When internet usage first matriculated into the mainstream, few people predicted that soon, everyday items would be connected to the web. Today, we are closer to this reality than ever before with the internet of things (IoT) emerging into the marketplace controlling household thermostats, security systems, and much more. The IoT is the ever-growing network of physical objects that feature an IP address for internet connectivity, and the communication that occurs between these objects and other internet-enabled devices/systems4. Cloud based computing has helped to accelerate the proliferation of the IoT. This technology consists of physical devices, vehicles, appliances, and other items that are embedded with software, sensors, and computing systems. Such matrixed connectivity gives devices the ability to communicate data to various end points1. The Global Standards Initiative on Internet of Things (IoT-GSI) branded the IoT as “the infrastructure of the information society.” They arrived at this definition based on the technology’s potential to allow everyday items to communicate vital data to networks and other devices in real-time. This innovation is poised to revolutionize many industries and to bring automation closer to a reality. One of the most notable applications for the IoT is to assist driverless cars in communicating with each other as well as with their environments2. With such substantial technological potential, theIoTlso poses significant security concerns.
The IoT provides cyber criminals with an unprecedented amount of attack vectors. Critics of the IoT argue that cybersecurity measures are nowhere near where they would need to be to support an IoT network. In May of 2017, one of the most significant cyber-attacks, known as WannaCry,transpiredand infected over 200,000 devices. Perpetrators of the WannaCryattack took advantage of a security vulnerability that was leaked by the NSA3. Microsoft had released a security patch addressing the vulnerability two months prior to the attack. However, many businesses and users neglected to implement this security update which left them open to the attack.This security breach has broader implications to a potential IoT network.
The IoTleaves many points of entry for malware to infiltrate a network. This is because it involves a plethora of devices and people operating those devices. Large networks utilizing the IoTrequire constant surveillance of their systems to ensure that they are secure but this requires an extensive amount of man-power and resources to accomplish. Finding new tools and technologies to help identify and mitigate threats more efficiently is of utmost importance for firms of all industries. Wilson Consulting Group’s(WCG’s) cyber intelligence and analytics serviceperformsaround-the-clock automated network monitoring, which detects any irregularity in a network as soon as it happens. Essential visibility is gained through targeted host monitoring, network forensic monitoring, and network behavior anomaly detection(NBAD). When this data is processed by multiple automated machine analytical techniques, threats and risks are revealed like never before. TheNBAD feature of the cyber intelligence and analytics service monitors systems 24/7 and alerts the systemadministrator when any irregularity occurs. WCG’s cyber intelligence solution uniquely combines enterprise-class SIEM, Log Management, File Integrity Monitoring, and Machine Analytics with Host and Network Forensics in a unified Security Intelligence Platform. It provides profound visibility into threats and risks to which organizations are otherwise blind. Designed to help prevent breaches before they happen, our cyber intelligence solution accurately detects an extensive range of early indicators of compromise, enabling rapid response, and mitigation.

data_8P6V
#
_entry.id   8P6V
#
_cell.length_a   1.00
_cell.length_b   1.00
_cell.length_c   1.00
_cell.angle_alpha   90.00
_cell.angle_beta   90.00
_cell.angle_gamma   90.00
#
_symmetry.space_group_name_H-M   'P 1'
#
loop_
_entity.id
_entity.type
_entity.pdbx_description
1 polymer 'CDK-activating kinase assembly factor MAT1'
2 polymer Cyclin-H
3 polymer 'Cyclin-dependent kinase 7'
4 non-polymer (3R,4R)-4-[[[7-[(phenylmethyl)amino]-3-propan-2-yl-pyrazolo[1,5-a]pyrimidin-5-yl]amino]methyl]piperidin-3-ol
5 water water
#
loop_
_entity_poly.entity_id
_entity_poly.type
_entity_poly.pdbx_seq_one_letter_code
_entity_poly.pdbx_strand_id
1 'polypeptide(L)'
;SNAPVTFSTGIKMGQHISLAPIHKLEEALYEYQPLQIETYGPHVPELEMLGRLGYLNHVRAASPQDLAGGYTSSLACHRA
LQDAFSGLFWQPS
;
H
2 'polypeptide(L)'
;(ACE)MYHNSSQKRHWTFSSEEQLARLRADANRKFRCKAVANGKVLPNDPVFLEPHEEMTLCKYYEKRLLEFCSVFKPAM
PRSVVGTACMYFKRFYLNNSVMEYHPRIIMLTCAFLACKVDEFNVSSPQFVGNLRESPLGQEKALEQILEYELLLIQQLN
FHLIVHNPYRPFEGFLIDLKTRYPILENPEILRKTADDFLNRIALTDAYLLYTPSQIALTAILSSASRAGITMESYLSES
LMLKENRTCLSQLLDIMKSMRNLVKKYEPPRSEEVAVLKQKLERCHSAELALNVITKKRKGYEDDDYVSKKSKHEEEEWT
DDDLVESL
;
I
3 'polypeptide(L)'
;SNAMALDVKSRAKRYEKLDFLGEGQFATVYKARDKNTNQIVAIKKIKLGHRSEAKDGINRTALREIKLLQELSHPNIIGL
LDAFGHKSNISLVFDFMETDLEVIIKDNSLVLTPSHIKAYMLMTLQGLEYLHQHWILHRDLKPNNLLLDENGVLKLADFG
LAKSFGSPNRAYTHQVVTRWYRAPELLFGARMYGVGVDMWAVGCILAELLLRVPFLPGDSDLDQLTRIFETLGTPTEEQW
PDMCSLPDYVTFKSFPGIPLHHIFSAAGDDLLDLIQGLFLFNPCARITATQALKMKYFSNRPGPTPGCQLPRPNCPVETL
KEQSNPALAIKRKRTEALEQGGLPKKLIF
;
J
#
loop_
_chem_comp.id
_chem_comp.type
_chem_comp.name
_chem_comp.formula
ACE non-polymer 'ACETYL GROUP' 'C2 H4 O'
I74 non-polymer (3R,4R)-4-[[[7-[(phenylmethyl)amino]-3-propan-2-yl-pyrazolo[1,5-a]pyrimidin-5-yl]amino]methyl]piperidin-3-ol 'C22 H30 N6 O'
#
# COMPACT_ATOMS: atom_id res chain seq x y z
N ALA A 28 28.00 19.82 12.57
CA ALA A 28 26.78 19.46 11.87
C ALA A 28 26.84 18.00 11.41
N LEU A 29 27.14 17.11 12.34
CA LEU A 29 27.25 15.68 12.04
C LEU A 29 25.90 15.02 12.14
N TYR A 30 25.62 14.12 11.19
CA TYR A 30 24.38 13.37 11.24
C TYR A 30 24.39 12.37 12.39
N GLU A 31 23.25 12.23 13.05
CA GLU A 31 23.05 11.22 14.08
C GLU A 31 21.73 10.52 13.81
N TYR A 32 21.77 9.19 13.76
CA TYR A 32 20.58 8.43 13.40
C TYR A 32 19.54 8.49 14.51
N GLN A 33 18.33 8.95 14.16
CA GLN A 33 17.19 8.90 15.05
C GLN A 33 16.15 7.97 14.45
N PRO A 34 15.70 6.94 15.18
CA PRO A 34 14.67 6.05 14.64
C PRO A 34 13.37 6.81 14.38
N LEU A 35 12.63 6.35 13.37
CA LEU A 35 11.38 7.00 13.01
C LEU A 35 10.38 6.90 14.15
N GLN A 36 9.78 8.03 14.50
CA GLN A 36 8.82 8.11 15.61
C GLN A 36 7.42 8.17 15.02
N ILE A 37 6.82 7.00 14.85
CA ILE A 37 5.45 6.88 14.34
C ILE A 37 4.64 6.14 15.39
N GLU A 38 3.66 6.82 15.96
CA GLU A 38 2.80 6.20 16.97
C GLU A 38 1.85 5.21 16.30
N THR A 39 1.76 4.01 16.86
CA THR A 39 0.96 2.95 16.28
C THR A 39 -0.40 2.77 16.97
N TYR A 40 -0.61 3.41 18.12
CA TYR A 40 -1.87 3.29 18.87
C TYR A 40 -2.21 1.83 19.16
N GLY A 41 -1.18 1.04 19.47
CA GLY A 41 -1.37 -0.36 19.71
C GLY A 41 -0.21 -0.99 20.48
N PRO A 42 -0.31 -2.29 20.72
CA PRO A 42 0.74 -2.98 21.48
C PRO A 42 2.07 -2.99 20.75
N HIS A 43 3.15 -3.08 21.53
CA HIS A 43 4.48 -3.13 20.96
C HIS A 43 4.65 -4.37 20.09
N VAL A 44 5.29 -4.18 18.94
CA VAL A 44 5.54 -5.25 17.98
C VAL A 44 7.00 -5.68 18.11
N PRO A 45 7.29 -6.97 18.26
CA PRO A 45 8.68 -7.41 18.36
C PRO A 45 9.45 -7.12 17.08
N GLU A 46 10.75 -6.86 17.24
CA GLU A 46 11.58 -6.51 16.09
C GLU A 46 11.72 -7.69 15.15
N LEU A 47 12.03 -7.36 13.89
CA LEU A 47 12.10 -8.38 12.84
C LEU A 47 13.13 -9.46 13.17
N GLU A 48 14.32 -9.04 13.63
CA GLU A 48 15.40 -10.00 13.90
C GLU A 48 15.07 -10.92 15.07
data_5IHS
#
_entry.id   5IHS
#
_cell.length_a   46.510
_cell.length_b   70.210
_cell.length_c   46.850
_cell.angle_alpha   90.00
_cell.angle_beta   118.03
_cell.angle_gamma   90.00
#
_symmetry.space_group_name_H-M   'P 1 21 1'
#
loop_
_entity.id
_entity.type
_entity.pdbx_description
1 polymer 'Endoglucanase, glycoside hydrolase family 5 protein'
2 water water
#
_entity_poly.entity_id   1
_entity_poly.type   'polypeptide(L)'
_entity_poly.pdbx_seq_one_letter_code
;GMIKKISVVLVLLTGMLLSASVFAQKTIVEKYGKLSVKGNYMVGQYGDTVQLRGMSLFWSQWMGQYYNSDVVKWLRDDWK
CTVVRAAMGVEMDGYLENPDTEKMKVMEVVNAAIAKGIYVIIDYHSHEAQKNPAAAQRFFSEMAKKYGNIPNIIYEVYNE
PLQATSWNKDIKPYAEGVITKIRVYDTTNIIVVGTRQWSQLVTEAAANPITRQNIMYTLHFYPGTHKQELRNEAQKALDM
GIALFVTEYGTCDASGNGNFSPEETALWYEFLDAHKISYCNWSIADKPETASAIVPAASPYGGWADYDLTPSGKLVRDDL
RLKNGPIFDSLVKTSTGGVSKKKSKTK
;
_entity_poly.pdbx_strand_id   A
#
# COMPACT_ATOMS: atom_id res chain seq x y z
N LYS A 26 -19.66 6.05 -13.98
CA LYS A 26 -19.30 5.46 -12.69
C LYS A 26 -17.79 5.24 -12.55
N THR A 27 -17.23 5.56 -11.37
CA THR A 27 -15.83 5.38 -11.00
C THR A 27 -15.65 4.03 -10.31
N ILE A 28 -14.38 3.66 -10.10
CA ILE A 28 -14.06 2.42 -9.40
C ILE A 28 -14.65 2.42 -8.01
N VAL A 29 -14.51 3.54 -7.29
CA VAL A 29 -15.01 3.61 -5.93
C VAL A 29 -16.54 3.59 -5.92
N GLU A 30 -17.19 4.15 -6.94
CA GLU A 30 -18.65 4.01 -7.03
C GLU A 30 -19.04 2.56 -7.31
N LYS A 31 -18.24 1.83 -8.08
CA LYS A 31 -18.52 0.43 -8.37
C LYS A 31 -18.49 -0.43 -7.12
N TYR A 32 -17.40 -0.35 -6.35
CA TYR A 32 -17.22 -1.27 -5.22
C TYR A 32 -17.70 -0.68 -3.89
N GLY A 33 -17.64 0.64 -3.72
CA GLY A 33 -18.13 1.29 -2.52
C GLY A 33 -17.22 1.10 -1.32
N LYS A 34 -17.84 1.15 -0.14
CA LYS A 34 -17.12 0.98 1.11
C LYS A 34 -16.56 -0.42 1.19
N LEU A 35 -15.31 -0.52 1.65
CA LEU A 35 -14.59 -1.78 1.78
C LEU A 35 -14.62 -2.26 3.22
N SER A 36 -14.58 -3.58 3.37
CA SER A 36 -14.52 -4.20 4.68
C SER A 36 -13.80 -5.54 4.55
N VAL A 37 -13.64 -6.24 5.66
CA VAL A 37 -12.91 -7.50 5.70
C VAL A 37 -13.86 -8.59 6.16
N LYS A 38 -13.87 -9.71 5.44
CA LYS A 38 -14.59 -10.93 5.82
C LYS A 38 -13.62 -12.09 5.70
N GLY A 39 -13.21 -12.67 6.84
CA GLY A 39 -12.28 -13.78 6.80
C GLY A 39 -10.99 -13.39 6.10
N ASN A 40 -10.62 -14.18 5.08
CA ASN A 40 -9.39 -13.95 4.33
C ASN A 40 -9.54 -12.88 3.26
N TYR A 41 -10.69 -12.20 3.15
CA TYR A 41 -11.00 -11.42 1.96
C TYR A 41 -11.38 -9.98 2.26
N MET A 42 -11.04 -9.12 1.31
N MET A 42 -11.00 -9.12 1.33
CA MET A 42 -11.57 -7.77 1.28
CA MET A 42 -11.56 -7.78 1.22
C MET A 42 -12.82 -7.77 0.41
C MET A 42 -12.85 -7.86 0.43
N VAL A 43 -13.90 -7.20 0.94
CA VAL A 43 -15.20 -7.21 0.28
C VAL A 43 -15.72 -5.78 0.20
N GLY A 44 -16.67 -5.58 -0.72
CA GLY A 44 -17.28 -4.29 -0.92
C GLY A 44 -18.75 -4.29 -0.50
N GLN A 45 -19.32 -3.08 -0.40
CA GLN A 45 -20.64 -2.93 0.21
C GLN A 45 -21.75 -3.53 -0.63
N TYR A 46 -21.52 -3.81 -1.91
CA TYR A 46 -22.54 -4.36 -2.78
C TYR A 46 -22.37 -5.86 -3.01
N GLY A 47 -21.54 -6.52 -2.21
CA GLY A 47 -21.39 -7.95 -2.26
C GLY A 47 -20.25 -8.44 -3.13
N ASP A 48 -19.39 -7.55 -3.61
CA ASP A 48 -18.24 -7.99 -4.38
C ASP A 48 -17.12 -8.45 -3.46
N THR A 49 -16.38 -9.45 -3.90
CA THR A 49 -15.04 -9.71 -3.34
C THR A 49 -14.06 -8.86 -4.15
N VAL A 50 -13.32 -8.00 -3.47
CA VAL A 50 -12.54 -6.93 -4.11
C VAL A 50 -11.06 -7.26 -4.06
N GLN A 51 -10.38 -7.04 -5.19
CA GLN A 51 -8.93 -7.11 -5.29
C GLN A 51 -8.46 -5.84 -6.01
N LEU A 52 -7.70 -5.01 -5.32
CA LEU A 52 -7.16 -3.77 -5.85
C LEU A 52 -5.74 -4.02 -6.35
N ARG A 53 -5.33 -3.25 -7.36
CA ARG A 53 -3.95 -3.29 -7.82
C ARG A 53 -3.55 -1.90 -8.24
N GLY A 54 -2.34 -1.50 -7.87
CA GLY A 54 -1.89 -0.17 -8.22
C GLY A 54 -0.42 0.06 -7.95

This cyber intelligence solution also achieves regulatory requirements for PCI-DSS, Sarbanes Oxley, HIPAA, FISMA, NERC CIP or other industry regulations.
These service features protect the cloud and IoT landscapes by using automated technology to continuously monitor the most crucial aspects of any networks. The rapid innovation taking place in technology only means that cyber criminals too are continually innovating. Firms that stay ahead of the technological curve will fare well against increasingly sophisticated cyber-attacks. One of the best ways to stay on top of ever changing technological advancements is to utilize industry experts and their tactics. WCG’s holistic cyber intelligence service, combined with our hands-on customer service, safeguards our clients from attacks like Wannacry and future attacks that may arise out of the technological landscape.
- Brown, Eric. “Who Needs the Internet of Things?” Linux.com | The Source for Linux Information. The Linux Foundation, 20 Sept. 2016. Web. 22 May 2017.
- Shin, Laura. “IBM’s Jerry Cuomo On Everything From Blockchain Security To Hyperledger To The Internet Of Things.” Forbes. Forbes Magazine, 02 May 2017. Web. 22 May 2017.
- Liptak, Andrew. “The WannaCry Ransomware Attack Has Spread to 150 Countries.” The Verge. The Verge, 14 May 2017. Web. 22 May 2017.
- Stroud, Forrest. “IoT – Internet of Things.” What Is Internet of Things (IoT)? Webopedia Definition. Webopedia, n.d. Web. 25 May 2017.